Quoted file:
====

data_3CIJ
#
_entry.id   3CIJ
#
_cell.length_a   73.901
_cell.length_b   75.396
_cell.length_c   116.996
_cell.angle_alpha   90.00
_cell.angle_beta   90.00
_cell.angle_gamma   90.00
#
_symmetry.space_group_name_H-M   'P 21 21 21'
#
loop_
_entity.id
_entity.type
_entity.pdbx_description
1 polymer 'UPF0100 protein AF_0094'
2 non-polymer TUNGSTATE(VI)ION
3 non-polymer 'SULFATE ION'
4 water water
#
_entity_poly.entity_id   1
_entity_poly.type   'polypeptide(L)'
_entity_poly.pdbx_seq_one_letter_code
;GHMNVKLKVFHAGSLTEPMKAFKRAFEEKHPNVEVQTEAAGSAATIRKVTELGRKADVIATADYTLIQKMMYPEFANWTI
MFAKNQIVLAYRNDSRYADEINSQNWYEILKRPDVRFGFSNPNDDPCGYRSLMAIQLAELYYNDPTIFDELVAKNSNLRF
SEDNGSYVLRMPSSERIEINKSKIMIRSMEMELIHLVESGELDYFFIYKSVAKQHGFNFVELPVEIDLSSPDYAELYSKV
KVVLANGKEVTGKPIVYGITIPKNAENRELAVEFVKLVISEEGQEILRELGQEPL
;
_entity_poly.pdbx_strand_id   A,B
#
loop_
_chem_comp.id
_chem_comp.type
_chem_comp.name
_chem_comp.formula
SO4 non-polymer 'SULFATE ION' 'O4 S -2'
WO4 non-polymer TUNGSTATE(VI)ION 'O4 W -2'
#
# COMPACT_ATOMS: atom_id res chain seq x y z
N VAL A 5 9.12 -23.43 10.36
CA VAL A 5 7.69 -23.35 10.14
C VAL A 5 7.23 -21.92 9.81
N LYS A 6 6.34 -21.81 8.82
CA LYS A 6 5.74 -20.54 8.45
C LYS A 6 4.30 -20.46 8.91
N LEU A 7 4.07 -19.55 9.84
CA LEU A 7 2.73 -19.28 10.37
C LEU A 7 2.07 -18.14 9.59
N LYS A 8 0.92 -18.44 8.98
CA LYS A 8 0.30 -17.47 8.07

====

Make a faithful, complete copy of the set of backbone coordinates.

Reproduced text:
data_3CIJ
#
_entry.id   3CIJ
#
_cell.length_a   73.901
_cell.length_b   75.396
_cell.length_c   116.996
_cell.angle_alpha   90.00
_cell.angle_beta   90.00
_cell.angle_gamma   90.00
#
_symmetry.space_group_name_H-M   'P 21 21 21'
#
loop_
_entity.id
_entity.type
_entity.pdbx_description
1 polymer 'UPF0100 protein AF_0094'
2 non-polymer TUNGSTATE(VI)ION
3 non-polymer 'SULFATE ION'
4 water water
#
_entity_poly.entity_id   1
_entity_poly.type   'polypeptide(L)'
_entity_poly.pdbx_seq_one_letter_code
;GHMNVKLKVFHAGSLTEPMKAFKRAFEEKHPNVEVQTEAAGSAATIRKVTELGRKADVIATADYTLIQKMMYPEFANWTI
MFAKNQIVLAYRNDSRYADEINSQNWYEILKRPDVRFGFSNPNDDPCGYRSLMAIQLAELYYNDPTIFDELVAKNSNLRF
SEDNGSYVLRMPSSERIEINKSKIMIRSMEMELIHLVESGELDYFFIYKSVAKQHGFNFVELPVEIDLSSPDYAELYSKV
KVVLANGKEVTGKPIVYGITIPKNAENRELAVEFVKLVISEEGQEILRELGQEPL
;
_entity_poly.pdbx_strand_id   A,B
#
loop_
_chem_comp.id
_chem_comp.type
_chem_comp.name
_chem_comp.formula
SO4 non-polymer 'SULFATE ION' 'O4 S -2'
WO4 non-polymer TUNGSTATE(VI)ION 'O4 W -2'
#
# COMPACT_ATOMS: atom_id res chain seq x y z
N VAL A 5 9.12 -23.43 10.36
CA VAL A 5 7.69 -23.35 10.14
C VAL A 5 7.23 -21.92 9.81
N LYS A 6 6.34 -21.81 8.82
CA LYS A 6 5.74 -20.54 8.45
C LYS A 6 4.30 -20.46 8.91
N LEU A 7 4.07 -19.55 9.84
CA LEU A 7 2.73 -19.28 10.37
C LEU A 7 2.07 -18.14 9.59
N LYS A 8 0.92 -18.44 8.98
CA LYS A 8 0.30 -17.47 8.07